Partnerships always include unknowns. This summer, my husband and I vacationed in the Canadian Rockies. In Banff, because of grizzlies, Consolation Lake Trail was limited to groups of four or more. Day Three of the trip, we headed to the trailhead hoping it wouldn’t take long to double our party so we could use the highly recommended, but less frequently used path. As we approached it, we discussed that since we were Floridian flat-landers still getting our mountain legs, we didn’t want to hold up any eager young athletes. We needed older adults or a family for hiking partners.
At the trailhead, we found Walter and Granita, an older adult couple from Germany, waiting to hike to the destination. Delighted, we set off on the gorgeous, cool morning following their lead past the bear warning sign and over the boulders covering the trail. As we walked, we discussed travels, this trip and our respective homes. As we waked father we discussed-- us huffing-- that they loved to hike in the Alps and that they did so year-round. Walter and Granita, it turns out, were excellent, experienced hikers who attacked Consolation Trail with gusto. For three hours, we pushed to keep up with them.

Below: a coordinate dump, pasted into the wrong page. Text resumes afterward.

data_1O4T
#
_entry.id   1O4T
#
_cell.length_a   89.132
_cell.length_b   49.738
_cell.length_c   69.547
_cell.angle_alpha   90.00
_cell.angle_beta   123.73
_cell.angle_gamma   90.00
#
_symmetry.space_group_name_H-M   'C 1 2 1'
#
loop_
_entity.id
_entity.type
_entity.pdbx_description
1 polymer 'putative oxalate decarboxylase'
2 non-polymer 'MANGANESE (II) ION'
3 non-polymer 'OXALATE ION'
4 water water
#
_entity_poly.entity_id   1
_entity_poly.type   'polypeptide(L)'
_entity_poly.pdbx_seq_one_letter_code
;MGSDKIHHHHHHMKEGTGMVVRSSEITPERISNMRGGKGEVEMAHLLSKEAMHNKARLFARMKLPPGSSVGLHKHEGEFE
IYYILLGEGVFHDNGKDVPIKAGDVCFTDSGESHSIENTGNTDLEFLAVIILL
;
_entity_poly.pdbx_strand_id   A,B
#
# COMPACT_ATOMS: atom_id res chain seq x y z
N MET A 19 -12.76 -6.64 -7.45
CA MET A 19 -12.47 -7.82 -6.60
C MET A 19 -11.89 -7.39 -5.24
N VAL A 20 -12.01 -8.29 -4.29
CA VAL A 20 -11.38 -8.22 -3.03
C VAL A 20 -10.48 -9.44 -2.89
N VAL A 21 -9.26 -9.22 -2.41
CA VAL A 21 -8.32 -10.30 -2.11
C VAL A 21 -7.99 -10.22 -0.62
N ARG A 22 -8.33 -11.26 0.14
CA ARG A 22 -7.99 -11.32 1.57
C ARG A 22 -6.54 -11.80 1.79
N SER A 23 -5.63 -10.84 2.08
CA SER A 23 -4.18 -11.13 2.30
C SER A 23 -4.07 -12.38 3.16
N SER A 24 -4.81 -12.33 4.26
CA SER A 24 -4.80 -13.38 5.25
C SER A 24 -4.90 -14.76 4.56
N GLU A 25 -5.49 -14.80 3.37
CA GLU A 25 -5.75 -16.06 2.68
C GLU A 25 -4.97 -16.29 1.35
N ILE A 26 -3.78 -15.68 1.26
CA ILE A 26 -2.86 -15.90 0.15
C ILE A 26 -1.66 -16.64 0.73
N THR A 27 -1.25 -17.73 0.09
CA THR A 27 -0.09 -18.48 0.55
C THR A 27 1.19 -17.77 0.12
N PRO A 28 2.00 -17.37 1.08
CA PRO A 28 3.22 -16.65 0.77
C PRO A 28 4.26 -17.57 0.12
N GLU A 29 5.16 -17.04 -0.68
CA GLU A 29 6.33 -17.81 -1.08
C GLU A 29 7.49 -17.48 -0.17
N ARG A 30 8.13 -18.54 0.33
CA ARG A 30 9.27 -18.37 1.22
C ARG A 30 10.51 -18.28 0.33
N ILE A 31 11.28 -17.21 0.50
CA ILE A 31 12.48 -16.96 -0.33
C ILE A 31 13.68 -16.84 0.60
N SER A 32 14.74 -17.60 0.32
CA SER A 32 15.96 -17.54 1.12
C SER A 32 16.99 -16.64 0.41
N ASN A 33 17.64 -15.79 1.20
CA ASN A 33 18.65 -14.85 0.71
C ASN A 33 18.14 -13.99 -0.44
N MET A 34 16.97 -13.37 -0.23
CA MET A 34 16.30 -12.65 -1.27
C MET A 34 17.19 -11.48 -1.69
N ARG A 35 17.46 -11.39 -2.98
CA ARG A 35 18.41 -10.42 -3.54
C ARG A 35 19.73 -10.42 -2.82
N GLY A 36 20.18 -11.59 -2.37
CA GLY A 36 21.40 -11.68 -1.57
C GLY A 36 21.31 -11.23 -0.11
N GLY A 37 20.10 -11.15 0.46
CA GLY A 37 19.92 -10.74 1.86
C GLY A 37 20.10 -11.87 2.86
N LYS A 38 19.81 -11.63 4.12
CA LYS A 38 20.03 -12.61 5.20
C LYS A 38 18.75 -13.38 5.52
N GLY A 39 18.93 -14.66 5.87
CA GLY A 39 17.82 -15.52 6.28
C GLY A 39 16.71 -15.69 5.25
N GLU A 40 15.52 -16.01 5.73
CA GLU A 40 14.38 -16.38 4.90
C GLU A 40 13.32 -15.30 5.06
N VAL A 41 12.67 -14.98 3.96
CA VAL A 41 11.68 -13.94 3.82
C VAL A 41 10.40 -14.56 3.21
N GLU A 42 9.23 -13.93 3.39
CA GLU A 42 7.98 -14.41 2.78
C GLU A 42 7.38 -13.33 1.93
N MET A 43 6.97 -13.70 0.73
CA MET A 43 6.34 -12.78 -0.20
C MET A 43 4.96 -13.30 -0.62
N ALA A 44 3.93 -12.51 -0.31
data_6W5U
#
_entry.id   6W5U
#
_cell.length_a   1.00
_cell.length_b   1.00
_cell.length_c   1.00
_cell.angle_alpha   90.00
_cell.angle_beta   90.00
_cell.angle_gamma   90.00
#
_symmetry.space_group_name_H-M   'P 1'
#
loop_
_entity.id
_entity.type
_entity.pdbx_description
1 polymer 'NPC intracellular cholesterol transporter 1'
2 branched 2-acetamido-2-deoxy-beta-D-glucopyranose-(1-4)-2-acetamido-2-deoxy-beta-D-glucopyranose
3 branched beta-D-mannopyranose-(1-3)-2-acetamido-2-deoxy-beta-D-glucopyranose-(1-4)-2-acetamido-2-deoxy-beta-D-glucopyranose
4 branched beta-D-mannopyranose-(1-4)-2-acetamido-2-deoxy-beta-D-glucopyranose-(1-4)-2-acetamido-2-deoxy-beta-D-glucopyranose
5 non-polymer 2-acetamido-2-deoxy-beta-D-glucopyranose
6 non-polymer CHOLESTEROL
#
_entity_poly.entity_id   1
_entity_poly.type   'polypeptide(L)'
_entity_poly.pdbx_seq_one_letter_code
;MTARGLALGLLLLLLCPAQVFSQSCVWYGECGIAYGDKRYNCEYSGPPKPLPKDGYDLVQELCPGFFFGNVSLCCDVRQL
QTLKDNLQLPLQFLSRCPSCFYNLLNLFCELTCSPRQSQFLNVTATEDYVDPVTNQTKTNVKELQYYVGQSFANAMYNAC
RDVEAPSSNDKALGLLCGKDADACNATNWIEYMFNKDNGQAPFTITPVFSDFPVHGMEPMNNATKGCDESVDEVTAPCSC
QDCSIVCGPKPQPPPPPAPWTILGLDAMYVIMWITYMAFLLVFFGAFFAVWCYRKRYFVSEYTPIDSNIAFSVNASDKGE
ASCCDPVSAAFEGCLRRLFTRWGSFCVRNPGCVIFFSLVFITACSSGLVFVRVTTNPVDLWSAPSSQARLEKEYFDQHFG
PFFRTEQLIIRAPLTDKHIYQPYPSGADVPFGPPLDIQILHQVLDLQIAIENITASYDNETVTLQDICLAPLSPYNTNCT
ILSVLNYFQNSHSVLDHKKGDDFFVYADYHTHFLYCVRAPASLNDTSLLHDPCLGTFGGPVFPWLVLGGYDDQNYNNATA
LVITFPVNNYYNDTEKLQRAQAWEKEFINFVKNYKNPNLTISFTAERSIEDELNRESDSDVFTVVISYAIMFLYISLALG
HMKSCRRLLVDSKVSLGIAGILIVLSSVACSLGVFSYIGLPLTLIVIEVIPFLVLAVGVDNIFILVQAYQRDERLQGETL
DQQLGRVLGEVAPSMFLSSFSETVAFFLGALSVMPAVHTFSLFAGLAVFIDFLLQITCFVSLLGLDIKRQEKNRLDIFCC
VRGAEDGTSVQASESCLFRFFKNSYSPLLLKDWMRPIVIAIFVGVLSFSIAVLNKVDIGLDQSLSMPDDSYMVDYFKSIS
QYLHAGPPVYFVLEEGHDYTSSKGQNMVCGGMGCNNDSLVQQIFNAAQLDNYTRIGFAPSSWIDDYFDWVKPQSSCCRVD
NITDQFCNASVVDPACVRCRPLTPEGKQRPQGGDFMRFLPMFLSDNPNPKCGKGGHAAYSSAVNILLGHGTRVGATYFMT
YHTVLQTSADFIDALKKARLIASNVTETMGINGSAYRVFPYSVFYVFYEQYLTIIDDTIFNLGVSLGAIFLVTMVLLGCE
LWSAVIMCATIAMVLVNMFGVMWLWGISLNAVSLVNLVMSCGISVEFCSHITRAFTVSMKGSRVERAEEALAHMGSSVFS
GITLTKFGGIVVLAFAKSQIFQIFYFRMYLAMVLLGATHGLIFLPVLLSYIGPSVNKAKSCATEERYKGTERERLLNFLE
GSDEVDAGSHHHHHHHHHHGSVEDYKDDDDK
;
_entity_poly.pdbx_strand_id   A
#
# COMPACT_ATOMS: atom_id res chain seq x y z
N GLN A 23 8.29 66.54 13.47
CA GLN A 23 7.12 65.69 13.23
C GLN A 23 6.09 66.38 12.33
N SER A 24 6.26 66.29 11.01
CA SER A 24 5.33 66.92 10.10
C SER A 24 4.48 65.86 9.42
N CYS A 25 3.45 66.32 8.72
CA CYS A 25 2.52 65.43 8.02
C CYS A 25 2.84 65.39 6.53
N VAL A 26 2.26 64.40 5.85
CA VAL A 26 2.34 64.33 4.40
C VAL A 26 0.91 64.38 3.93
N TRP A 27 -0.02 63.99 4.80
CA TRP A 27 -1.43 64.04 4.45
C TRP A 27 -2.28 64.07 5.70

Partnerships, even when you get exactly what you hope for, often turn differently than you expect. Nonetheless, they may have great value. The trip to Consolation Lake was a highlight. Even though arrived at the destination much faster than expected, our partnership with Walter and Granita, made the journey much more rewarding . . . and amusing.
To expand your thinking about partnerships review our September Added Value Newsletter (http://www.kedconsult.com/wp-content/themes/kedconsult/newsletters/sept-2010.php)